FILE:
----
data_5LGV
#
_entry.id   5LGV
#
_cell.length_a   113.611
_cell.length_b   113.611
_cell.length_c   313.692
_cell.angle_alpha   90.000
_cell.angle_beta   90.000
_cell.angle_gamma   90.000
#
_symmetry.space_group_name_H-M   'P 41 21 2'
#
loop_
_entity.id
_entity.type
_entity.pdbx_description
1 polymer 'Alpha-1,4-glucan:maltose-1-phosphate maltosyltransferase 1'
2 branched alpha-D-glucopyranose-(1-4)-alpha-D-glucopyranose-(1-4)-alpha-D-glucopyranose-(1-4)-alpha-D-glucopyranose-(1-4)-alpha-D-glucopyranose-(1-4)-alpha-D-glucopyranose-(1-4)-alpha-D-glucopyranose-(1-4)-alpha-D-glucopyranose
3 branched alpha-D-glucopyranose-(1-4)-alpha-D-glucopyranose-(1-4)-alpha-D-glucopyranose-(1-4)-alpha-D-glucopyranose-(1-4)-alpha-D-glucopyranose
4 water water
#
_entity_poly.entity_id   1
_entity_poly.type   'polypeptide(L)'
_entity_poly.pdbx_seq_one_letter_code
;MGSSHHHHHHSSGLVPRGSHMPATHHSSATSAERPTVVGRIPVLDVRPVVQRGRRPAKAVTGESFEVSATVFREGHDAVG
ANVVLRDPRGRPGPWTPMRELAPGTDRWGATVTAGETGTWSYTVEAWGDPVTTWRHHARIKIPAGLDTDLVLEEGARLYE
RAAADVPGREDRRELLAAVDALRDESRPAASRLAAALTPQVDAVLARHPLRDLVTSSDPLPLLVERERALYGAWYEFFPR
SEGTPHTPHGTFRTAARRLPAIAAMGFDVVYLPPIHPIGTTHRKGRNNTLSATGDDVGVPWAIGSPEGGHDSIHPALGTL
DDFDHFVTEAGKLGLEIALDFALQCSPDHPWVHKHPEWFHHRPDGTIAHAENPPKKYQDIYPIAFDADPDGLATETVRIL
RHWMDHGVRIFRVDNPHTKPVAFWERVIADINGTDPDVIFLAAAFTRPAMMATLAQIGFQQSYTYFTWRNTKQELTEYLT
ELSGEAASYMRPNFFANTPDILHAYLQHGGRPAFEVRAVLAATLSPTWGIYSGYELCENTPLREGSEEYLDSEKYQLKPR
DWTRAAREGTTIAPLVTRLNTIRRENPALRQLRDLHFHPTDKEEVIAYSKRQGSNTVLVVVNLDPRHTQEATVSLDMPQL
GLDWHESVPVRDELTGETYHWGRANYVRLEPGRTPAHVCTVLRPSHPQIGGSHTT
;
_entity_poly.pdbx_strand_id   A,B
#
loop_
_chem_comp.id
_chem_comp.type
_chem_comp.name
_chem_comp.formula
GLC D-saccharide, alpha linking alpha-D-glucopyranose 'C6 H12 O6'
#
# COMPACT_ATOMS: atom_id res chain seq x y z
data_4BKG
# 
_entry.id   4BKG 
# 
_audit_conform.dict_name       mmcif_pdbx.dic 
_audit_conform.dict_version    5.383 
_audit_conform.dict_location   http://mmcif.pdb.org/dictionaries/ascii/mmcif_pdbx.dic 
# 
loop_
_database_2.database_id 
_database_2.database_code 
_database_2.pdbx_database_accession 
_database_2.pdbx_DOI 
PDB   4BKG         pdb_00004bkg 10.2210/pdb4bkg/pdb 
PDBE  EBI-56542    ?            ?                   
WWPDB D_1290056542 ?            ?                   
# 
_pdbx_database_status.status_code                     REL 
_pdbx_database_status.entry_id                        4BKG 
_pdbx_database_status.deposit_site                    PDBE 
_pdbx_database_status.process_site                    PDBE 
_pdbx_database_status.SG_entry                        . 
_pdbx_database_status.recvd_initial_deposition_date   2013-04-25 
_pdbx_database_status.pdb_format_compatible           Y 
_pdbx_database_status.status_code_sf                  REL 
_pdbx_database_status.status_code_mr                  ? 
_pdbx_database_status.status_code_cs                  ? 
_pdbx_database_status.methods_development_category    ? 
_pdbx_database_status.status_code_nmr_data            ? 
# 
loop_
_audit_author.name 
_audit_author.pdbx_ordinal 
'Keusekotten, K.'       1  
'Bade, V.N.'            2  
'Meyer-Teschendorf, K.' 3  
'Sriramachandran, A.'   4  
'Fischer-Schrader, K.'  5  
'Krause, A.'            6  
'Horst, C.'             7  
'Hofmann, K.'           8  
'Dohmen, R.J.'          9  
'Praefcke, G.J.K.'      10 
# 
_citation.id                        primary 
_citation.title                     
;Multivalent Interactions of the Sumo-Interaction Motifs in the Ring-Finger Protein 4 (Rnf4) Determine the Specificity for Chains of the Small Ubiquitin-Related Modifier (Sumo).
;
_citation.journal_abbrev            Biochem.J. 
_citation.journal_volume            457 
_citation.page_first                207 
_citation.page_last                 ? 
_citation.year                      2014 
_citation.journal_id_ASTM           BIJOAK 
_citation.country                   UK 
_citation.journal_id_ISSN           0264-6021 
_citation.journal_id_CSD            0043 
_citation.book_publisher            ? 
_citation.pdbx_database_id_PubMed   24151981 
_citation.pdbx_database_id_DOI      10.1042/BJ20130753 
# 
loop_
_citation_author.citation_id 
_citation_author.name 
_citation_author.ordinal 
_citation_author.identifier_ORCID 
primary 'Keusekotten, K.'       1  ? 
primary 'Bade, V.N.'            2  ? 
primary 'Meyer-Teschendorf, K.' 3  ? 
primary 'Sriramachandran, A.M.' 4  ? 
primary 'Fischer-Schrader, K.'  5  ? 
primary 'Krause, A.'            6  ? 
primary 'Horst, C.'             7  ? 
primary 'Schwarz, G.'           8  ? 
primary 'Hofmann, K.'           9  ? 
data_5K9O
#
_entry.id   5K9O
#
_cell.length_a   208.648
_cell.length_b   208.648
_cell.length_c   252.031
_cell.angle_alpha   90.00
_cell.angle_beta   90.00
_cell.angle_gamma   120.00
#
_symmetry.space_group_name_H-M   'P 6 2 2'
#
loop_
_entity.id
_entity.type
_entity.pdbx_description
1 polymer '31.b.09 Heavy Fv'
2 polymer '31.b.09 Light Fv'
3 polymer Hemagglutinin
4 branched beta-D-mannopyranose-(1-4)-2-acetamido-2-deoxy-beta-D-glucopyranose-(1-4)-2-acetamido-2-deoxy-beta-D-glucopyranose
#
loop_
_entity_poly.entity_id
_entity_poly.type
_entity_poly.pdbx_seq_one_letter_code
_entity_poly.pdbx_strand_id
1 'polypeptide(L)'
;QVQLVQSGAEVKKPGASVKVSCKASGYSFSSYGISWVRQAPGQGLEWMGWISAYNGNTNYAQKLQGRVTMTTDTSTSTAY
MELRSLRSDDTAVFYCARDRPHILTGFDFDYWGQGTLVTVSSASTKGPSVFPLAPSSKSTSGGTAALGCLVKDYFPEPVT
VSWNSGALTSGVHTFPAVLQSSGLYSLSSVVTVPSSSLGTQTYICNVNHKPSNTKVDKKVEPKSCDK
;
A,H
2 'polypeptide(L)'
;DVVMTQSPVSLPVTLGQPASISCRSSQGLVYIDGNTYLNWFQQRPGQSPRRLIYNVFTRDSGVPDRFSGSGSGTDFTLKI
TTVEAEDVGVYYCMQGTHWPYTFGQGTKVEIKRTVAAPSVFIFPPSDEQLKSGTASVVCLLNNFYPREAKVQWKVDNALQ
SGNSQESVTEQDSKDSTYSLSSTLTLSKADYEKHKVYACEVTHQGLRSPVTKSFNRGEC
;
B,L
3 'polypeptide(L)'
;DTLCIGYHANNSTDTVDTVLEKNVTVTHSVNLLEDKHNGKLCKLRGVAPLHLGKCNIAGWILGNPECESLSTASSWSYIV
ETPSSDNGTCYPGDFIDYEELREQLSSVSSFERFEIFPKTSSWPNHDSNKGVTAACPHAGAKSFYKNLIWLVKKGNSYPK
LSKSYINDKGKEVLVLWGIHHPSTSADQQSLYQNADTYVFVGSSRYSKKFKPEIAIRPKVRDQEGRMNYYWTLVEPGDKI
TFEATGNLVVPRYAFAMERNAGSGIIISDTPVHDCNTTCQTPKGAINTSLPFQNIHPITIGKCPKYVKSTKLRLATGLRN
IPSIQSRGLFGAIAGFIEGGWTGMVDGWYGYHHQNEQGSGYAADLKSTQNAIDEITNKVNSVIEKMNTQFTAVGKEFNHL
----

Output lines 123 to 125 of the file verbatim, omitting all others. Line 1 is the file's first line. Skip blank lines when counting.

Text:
_entry.id   5K9O
#
_cell.length_a   208.648